Perfectionism and Procrastination

“Striving for excellence motivates you;¬†Striving for perfection is demoralizing.” – Harriet Braiker

As we enter into a new race season filled with possibilities, it’s important to recognize the role
perfectionism plays in our athletic ability. Like it or not, if you’re a triathlete, odds are good that you are, in
large part, a perfectionist. Most “normal” people would feel content simply being able to swim, or to bike,
or to run. Who else but a perfectionist would feel the need to do all three – one after the other after the

“So what’s wrong with being a perfectionist?” you might ask. The answer is procrastination. For many
perfectionists, the idea that they may not be able to do something perfect make them anxious. And what
better way for them to prevent that anxiety than to avoid doing anything they cannot do perfectly?

For athletes, procrastination poses a great challenge to our training – if we don’t train we can’t compete.
Therefore, we have to stay on guard for all the various ways perfectionism causes us to procrastinate.
For example, when we say that we are going to skip a workout because we don’t feel “up to it,” what
we are really saying is “I can’t do this one perfectly so I’ll just avoid it.”

Where does perfectionism come from? Ironically, the need to be perfect stems from a feeling that we are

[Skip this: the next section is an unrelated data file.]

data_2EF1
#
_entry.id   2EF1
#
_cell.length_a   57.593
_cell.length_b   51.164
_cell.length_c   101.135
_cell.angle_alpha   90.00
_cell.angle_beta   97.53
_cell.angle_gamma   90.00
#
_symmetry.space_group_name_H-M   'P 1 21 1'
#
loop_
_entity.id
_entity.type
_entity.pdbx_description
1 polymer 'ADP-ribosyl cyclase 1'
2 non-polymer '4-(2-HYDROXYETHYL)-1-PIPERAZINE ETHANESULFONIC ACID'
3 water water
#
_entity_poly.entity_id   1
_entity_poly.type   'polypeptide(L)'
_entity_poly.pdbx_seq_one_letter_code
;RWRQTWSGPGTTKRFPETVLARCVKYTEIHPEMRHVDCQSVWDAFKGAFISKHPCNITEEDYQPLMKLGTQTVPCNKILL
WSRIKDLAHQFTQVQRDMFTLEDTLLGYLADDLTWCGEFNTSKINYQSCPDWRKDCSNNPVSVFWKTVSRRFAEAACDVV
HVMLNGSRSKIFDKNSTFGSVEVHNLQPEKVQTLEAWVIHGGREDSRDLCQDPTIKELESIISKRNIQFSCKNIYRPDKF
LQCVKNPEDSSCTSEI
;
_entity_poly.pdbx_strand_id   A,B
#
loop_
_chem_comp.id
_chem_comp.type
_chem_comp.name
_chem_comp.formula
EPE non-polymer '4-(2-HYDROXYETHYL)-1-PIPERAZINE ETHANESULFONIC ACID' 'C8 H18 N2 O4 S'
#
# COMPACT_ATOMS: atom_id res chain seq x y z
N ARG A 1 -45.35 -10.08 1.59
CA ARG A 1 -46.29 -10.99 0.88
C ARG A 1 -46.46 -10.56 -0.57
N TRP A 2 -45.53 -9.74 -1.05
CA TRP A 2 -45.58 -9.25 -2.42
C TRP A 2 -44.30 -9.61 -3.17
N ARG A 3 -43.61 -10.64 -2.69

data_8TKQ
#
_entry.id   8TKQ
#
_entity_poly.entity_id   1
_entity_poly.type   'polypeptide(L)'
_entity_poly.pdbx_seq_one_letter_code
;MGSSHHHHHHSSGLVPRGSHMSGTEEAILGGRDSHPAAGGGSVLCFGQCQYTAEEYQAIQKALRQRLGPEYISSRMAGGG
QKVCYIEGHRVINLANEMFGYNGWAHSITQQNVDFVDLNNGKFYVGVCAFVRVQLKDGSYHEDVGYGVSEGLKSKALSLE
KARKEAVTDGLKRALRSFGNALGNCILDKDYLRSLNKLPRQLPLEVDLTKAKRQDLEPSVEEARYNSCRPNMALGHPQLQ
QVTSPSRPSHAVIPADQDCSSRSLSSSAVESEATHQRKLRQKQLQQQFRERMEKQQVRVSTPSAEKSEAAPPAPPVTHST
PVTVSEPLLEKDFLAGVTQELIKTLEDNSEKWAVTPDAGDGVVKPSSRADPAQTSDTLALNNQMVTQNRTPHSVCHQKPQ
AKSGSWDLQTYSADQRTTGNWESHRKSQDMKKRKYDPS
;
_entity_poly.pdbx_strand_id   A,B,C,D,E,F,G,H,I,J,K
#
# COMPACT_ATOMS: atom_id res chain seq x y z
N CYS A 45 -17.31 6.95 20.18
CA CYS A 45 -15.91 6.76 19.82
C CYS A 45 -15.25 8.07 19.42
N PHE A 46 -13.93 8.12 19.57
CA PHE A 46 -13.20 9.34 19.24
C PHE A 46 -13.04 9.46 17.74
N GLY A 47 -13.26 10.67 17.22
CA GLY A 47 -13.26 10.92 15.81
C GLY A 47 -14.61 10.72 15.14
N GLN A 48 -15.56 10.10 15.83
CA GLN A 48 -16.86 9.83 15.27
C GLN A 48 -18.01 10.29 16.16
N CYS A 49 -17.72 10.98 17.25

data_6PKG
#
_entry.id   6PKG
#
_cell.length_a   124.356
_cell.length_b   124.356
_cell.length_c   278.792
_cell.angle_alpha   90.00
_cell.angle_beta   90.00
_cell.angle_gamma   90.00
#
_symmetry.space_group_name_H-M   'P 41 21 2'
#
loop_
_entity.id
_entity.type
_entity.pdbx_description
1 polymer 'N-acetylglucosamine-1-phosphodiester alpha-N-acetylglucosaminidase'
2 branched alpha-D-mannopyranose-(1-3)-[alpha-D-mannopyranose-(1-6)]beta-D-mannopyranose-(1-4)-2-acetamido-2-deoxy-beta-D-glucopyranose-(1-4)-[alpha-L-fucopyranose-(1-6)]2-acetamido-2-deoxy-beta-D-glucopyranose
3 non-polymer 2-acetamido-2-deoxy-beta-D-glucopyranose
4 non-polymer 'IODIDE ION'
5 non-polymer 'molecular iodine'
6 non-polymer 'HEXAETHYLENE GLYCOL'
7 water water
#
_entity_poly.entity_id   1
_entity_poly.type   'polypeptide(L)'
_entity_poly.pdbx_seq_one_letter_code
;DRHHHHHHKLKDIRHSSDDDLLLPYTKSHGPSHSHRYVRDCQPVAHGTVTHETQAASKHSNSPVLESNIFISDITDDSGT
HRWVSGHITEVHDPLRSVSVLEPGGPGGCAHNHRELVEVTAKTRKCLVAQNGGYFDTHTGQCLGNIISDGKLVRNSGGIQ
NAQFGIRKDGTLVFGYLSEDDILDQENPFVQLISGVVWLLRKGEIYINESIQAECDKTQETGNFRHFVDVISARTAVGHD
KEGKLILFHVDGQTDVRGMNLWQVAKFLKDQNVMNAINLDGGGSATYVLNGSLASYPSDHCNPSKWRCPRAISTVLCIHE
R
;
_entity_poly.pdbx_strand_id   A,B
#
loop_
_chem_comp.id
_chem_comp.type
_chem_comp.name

in some way flawed. It is essentially a critical voice that tells us that we are never enough, that what we
do is never enough, that we can never be enough – unless we try harder. And even then, we still won’t
feel we’re enough. For most people, the source of perfectionism can be traced to early childhood
influences. A critical parent, a coach that pointed out your mistakes, classmates that teased you, can all
contribute to the feeling that you must strive to be perfect (as opposed to feeling that you are perfect just
the way you are – imperfect!).

Perfectionism can be seen as an intense fear of failure. As such, it not only takes a toll on our training, it
also can adversely affect on how we compete. Think about the goals you have set for yourself this
season, the races you have selected. Are you avoiding certain courses or certain distances because
you are afraid you won’t be able to finish (that is not do it perfect)?

One cost of needing to be perfect and fearing failure is missed opportunity. You will never know what
you are capable of unless you try. Another cost is that can turn almost any fun activity into a chore. John
Bingham, a.k.a. “The Penguin,” has for years written a column in Runner’s World magazine where he
advocates running slow and enjoying the sights, sounds, and smells around you, or as he puts it, “to
simply enjoy the most fundamental component of being a runner: running. How much more fun could your
workouts or races be if you didn’t have to do them perfectly?

So as you consider the 2005 season, challenge yourself to risk failing. You might be surprised at how
much more you can accomplish. Set aside procrastination and perfectionism for the next 6 months.
Instead, try taking comfort in the knowledge that the only thing you will ever be able to do perfectly is to
not do everything perfect.

© 2005 Craig Kain, Ph.D.